Second Thoughts

These days everyone is having second thoughts—about Vietnam and the 60's, about American history, about what it means to be a liberal and what it means to be a conservative. Rather than be left out of the rewrite, I too have been having second thoughts about what I did and did not do some 20 years ago. I was on the point of being drafted on three separate occasions, and while I should have realized that the Army would never take a flat-footed man who had had operations on both eyes, I still brooded about the war and my possible participation.

Conventionally leftist, I did not see any reason for our presence in Southeast Asia—although I did believe we were engaged in a global struggle against the Soviet Union, one we could not afford to lose. I wrote my congressman, L. Mendel Rivers, to declare my opposition to the war. Mendel, in addition to being chairman of the House Armed Forces Committee, was a sort of friend of my father. (I also knew his godson, aide, and successor, Mendel Davis.) Even so, I did not expect an answer and when it came, it gave me a jolt. The greatest hawk in Washington said he agreed with me, that if we were not going to fight to win, then it was wrong to waste American lives.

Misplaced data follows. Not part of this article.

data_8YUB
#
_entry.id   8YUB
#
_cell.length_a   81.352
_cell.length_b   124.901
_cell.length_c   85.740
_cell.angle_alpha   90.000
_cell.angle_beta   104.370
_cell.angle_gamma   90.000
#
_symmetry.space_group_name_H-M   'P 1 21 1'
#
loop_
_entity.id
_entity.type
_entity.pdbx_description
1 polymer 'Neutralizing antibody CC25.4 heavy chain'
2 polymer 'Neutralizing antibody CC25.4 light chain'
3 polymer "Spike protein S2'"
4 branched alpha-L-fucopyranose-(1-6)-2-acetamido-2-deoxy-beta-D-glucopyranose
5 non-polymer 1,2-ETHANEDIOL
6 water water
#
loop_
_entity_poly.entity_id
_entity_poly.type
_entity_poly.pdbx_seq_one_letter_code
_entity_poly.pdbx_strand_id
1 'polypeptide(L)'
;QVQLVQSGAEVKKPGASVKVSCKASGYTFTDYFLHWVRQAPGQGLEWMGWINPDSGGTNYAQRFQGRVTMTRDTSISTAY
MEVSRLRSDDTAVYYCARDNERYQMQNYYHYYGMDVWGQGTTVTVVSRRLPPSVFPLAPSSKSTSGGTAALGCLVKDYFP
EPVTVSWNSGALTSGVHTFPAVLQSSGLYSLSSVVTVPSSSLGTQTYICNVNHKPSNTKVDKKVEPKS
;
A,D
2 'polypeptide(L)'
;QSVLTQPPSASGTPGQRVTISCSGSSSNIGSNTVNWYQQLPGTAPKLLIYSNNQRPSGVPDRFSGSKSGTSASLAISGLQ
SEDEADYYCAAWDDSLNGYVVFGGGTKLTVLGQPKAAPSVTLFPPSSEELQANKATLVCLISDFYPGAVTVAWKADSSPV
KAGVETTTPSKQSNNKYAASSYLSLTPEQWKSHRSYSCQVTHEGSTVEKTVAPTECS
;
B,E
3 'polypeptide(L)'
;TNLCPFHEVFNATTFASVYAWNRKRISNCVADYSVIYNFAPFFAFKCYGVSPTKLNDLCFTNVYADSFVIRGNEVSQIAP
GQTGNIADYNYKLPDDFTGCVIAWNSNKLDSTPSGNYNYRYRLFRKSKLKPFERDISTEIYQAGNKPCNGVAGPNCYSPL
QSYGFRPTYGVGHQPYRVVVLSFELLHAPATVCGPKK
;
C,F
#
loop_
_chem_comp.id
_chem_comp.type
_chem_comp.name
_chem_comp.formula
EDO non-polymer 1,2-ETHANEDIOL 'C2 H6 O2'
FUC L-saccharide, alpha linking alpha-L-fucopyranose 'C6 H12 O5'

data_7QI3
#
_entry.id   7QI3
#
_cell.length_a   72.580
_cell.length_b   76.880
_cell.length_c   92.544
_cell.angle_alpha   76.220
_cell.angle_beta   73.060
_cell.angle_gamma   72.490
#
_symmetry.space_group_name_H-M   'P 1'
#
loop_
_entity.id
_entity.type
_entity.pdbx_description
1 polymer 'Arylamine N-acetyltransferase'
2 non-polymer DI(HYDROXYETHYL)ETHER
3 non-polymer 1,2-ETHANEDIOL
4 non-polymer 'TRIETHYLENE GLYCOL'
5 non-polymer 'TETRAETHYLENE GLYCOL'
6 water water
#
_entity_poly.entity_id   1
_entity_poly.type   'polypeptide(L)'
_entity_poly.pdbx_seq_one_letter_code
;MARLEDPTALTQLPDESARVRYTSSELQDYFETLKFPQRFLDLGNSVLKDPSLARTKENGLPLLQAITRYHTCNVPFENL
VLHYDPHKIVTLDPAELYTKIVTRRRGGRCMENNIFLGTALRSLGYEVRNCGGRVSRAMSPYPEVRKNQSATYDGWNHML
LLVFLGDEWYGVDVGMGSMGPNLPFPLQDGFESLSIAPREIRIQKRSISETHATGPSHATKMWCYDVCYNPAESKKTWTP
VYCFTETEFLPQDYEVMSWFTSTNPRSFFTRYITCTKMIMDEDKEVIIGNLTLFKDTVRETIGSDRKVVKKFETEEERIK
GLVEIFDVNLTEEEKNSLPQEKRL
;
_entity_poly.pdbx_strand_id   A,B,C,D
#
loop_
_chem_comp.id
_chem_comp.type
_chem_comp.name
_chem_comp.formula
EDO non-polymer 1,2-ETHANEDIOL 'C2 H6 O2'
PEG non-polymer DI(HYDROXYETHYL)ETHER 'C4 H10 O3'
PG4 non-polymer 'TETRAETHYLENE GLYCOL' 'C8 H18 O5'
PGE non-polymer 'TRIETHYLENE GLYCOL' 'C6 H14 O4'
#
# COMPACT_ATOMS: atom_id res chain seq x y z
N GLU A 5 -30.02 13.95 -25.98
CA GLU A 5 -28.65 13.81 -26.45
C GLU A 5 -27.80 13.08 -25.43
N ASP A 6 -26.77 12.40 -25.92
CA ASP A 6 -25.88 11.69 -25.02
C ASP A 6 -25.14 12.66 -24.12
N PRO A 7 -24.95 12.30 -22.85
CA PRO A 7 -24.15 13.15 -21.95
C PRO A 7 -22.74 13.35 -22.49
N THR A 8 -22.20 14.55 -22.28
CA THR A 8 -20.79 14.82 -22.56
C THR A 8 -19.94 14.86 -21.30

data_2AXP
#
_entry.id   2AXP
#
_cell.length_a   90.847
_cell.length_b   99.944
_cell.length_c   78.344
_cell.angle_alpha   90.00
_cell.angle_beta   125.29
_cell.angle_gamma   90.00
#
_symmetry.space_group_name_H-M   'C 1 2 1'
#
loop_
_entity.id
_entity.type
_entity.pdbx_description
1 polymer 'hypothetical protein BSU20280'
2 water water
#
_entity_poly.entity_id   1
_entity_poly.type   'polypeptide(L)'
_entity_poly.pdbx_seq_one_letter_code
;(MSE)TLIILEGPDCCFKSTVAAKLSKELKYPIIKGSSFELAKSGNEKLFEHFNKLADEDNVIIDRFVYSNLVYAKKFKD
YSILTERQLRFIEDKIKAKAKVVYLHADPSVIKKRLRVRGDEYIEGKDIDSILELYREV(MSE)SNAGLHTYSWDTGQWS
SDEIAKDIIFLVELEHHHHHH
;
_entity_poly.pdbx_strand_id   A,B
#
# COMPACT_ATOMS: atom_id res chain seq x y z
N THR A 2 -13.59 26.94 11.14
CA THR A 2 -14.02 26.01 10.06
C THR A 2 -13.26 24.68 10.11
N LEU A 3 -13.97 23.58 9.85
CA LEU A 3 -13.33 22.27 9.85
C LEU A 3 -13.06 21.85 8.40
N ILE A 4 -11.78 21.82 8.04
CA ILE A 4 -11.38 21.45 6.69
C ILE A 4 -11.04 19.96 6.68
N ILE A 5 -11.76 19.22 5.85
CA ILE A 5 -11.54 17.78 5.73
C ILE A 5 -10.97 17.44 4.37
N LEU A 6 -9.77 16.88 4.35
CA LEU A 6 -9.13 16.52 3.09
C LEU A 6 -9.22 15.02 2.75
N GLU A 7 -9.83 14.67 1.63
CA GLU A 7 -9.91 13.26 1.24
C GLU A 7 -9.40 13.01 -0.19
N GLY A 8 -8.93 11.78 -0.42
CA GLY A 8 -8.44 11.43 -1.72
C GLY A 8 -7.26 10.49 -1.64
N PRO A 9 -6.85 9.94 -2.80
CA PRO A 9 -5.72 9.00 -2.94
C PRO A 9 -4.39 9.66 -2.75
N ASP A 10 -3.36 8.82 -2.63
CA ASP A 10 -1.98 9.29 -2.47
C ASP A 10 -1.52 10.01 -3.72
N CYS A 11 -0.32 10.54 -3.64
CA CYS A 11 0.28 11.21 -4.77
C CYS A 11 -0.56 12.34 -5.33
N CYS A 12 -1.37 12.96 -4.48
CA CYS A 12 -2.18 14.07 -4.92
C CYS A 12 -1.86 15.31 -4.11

One American life I had no intention of wasting was my own—not that I was afraid of dying in Southeast Asia. Mendel had promised my father that if I were drafted, I could have my pick of places to go and...

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